Azure Striker Gunvolt is like a spiritual successor to the Mega Man Zero games. Inti Creates, the developer, was responsible for those GBA and later DS games. Their strength is in fluid action and artistic pixel design. They rebooted the Mega Man franchise by creating a more Metroidvania world, with humanoid robots instead of focusing on goofy looking animals. As strange as it sounds, they grounded Mega Man with Zero. But enough of the past, let’s get to the present: Azure Striker Gunvolt.
Gunvolt is an Adept, which are those with special powers with his being electricity. He is after the Sumersgi Corporation who in turn is after a young girl in Gunvolt’s custody. And as always, there’s something more to their nefarious deeds. The narrative is like a noire style anime with strong flavors of X-Men. The dialogue can be peppy and there are a few interesting characters, but it’s not exactly a thrilling story. It feels like an artificial padding to the action.
The exhilaration comes with the gameplay. It may be a side-scroller akin to Zero, but it’s very different. Gunvolt has basically three attacks. His guns do little damage and are used more like tagging devices. Once an enemy is tagged, Gunvolt can unleash his lightning charged Airfield to zap enemies. The airfield also lets Gunvolt glide. The last set of attacks come in the form of skills earned after leveling up. Abilities can heal, grant stat buffs, and yes, do amazing damage. It’s a bit hard to master at first, but thankfully the game is just in the right challenge range. Any stage can be replayed for better times, challenges in order to earn prizes, grinding, or whatever reason one decides.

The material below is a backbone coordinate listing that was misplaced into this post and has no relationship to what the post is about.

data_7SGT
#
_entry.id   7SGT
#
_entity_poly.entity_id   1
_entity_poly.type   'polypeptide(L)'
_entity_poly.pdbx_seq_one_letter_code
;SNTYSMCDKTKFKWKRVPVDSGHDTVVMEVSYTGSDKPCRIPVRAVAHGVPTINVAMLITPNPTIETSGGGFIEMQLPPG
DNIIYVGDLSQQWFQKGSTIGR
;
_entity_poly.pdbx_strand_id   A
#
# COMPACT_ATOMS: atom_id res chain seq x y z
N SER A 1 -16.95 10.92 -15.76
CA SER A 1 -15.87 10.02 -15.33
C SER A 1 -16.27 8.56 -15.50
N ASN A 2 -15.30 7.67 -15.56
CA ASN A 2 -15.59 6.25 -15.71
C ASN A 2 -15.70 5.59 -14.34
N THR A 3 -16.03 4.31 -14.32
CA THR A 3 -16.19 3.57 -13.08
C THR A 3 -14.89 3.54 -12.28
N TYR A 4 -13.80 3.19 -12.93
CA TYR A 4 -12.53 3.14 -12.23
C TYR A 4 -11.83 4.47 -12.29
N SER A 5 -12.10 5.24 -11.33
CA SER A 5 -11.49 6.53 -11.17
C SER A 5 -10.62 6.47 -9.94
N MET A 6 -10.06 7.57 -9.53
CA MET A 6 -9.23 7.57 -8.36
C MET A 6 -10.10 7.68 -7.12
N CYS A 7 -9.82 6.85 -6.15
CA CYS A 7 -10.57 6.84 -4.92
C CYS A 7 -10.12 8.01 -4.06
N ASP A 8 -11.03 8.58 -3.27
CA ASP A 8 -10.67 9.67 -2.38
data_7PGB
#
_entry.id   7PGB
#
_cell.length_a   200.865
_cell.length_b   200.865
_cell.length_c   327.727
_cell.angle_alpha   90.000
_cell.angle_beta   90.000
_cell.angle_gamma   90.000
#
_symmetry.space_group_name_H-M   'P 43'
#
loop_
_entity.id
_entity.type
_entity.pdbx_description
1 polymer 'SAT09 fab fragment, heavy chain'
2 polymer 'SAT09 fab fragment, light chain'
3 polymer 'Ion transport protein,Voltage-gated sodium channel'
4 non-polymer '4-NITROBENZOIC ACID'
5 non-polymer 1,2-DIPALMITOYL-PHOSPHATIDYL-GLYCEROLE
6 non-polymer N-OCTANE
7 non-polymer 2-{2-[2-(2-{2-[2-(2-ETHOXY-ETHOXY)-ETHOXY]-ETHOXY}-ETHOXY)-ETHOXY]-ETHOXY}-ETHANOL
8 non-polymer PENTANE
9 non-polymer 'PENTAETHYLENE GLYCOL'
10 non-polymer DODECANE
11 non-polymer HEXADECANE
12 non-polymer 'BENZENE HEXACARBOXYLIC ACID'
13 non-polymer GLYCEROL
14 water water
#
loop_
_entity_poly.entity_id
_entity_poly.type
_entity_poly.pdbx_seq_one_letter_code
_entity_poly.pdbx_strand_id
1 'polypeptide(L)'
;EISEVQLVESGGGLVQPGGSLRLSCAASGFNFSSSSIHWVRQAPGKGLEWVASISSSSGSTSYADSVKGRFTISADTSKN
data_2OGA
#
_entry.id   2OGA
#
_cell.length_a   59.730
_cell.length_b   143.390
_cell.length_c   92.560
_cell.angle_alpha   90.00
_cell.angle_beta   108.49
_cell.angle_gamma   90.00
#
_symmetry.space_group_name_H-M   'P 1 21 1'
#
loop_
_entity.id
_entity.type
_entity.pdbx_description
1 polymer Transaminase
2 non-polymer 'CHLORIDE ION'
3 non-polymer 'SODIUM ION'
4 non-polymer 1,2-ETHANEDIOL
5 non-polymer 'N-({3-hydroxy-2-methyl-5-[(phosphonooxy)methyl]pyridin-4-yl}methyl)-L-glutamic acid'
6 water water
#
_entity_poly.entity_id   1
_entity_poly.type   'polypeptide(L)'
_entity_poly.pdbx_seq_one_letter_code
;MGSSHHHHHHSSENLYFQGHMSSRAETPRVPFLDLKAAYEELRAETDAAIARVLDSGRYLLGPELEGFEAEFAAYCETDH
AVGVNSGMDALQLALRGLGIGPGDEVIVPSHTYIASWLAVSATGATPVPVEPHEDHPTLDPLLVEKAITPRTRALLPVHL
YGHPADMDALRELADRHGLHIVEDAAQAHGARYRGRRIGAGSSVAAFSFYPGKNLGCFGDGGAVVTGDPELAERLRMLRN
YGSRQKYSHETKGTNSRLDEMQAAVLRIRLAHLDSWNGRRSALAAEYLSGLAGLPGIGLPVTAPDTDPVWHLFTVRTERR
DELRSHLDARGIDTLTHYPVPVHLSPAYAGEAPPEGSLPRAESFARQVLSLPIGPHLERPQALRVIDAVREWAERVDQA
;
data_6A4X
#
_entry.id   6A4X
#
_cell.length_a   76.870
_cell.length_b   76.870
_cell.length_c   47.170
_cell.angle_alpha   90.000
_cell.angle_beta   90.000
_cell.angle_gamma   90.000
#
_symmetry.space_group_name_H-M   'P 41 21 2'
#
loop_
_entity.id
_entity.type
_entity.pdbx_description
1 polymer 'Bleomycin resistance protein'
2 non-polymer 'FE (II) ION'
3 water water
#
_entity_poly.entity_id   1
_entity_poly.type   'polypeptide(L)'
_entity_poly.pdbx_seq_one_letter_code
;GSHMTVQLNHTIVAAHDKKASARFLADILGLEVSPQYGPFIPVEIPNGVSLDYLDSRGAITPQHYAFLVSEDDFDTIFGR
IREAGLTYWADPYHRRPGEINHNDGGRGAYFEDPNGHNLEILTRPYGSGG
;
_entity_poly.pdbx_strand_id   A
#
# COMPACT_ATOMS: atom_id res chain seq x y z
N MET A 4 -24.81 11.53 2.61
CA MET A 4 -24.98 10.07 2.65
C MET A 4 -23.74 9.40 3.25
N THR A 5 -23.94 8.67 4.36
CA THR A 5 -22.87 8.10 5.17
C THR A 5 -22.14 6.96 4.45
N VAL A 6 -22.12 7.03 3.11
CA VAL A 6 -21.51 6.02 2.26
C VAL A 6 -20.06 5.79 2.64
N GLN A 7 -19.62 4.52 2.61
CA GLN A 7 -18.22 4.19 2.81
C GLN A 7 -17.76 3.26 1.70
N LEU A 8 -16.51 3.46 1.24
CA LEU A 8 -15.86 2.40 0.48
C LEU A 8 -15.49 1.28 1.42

Azure Striker Gunvolt is an amazing game that takes evening Inti Creates learned with Zero to apply it to their own IP. Its beautiful, fast, fun, and it even comes with a free download of it’s counterpart demake, Mighty Gunvolt. It’s a good package with tons to do even if it’s technically on the short side. Mega Man may be far off for Capcom, but this is the next best thing.
Score: 3/5 Stars
Special Notes: This article was originally published on September 9, 2014 via my Examiner account before the website shut down.